As Katsura now informed, on the previous night, Katsura's lover-spy had uncovered some very important information. Entertaining a gathering of Satsuma samurai, Ikumatsu discovered that this han was secretly aiming to enlist the cooperation of Aizu to crush Choshu, and thereby regain its position of Imperial grace. Both Aizu and Satsuma, albeit for different reasons, resented Choshu's rise to power, and both were anxious to suppress its subversive activities.

"We must be patient," Ryoma urged. "We mustn't draw our swords until the time is right. In the mean time, I m going to develop a navy."

"You're absolutely right," Katsura said, refilling Ryoma's cup.

Ryoma left the Yoshidaya early next morning, and walked southward along Kawaramachi Road, with the canal on his left. On the opposite side of the canal was a boat-landing from where he would catch a riverboat to Osaka, just a short way from Kobe. His head ached from too much drink, the heat was stifling and he was anxious to get back to the naval academy.

There was not a cloud in the crystal blue sky as Ryoma passed Choshu headquarters without incident, and a few minutes later turned left toward the canal to cross the Sanjo Bridge. As he approached the foot of the bridge he heard a voice calling from behind, and immediately turned around to face a dozen men walking toward him. Three of them wielded long spears, one carried a white banner emblazoned in red with the Chinese character for "sincerity," the mark of the Shinsengumi. All twelve men wore jackets of pale blue with broad stripes on the sleeves.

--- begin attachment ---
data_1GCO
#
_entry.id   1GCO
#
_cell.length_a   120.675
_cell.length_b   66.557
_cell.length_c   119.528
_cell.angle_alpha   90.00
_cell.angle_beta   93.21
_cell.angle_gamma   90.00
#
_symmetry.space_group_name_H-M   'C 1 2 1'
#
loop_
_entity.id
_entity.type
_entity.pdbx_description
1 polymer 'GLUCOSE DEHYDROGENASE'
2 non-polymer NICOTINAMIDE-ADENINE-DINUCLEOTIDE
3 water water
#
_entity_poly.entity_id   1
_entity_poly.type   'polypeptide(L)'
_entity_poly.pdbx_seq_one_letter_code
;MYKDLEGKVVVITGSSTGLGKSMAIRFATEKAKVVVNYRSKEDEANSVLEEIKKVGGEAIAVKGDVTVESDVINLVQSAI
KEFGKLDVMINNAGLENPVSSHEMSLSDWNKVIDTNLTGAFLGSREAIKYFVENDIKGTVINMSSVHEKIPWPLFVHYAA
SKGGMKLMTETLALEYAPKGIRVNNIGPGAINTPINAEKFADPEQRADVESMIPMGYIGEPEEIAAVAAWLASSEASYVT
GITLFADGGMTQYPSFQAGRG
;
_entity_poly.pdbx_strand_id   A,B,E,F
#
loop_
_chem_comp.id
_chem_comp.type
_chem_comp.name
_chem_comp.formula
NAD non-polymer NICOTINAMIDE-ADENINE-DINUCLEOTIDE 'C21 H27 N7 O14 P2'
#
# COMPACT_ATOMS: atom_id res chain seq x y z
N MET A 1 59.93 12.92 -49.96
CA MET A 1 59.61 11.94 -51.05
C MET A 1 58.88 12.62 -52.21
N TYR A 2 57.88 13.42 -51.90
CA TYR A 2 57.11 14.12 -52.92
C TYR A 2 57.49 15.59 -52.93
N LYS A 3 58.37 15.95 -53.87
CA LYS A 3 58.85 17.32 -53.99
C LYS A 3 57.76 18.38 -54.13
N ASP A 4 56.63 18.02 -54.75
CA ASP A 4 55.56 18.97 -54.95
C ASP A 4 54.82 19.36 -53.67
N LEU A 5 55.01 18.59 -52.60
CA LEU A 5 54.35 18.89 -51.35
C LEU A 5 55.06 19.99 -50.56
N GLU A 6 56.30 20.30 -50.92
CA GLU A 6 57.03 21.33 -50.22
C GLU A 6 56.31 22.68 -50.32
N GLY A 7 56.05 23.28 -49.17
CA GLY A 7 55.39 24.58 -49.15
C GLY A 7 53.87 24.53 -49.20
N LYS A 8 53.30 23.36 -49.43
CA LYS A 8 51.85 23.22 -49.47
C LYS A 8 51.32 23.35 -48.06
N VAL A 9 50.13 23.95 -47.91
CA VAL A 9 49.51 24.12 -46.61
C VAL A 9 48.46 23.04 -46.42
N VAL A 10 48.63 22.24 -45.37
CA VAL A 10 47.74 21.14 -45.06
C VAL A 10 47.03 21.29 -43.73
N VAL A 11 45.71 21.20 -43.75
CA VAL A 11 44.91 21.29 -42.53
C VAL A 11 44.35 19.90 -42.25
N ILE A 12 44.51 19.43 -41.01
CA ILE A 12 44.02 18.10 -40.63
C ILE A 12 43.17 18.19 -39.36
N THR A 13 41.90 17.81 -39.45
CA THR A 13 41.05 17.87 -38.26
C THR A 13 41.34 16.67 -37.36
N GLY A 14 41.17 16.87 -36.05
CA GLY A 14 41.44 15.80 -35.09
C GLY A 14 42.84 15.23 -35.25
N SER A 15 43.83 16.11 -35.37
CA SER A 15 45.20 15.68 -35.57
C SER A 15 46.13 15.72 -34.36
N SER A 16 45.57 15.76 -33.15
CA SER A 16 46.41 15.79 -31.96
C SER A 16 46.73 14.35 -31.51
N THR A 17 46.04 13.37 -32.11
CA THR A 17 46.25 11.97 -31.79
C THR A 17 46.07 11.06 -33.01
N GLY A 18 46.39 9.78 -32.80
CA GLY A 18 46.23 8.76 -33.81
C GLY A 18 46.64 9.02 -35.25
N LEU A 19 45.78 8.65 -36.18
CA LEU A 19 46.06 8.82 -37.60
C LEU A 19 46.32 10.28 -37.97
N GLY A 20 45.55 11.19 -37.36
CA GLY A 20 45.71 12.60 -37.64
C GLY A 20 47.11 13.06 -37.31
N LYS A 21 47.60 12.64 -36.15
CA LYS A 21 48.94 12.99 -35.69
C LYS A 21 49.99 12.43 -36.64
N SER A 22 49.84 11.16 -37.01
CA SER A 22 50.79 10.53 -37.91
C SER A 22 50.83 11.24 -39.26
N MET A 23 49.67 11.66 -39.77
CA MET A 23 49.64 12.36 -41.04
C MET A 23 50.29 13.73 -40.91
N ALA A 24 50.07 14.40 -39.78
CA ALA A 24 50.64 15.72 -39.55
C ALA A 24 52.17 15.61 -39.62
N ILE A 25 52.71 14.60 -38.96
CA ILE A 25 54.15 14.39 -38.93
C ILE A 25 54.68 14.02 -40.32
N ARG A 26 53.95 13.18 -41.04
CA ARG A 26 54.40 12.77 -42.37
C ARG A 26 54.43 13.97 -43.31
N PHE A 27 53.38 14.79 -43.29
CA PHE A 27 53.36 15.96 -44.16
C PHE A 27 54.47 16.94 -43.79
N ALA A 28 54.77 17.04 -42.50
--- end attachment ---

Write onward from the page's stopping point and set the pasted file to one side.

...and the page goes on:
"Halt!" the voice called. A vicious-eyed man who stood at the front of the group placed his right hand on the hilt of his sword without drawing the blade.

Ryoma unlatched the sheath of his sword with his right hand, and stood motionless.

"I'm Hijikata Toshizo of the Shinsengumi, patrolling Kyoto under the authority of the Lord of Aizu, the Protector of Kyoto." The man spoke brusquely with a rising intonation, an accent of the province of Musashi, just southwest of Edo. "Identify yourself," he demanded, though from the workmanship of Ryoma's sword he had already identified him as a Tosa samurai.

The Shinsengumi had been established in the previous March under the command of the Lord of Aizu to put a stop to the rampant assassinations in and around Kyoto. It was a unique police force, whose sole purpose was to arrest or kill ronin and other suspected anti-Bakufu rebels. Rather than samurai from the elite classes of Tokugawa retainers which manned other Bakufu police units, the crack police force consisted of over one hundred ronin, the toughest that could be enlisted. The Bakufu felt that the best means to combat ronin would be with other ronin. "Fight fire with fire, and terror with terror," reasoned the Edo government, in an effort to control and suppress the radicals who had turned Kyoto into a bloodbath. And to this end, the Bakufu was successful. In less than a year, the Shinsengumi would become the most feared police force in Japanese history.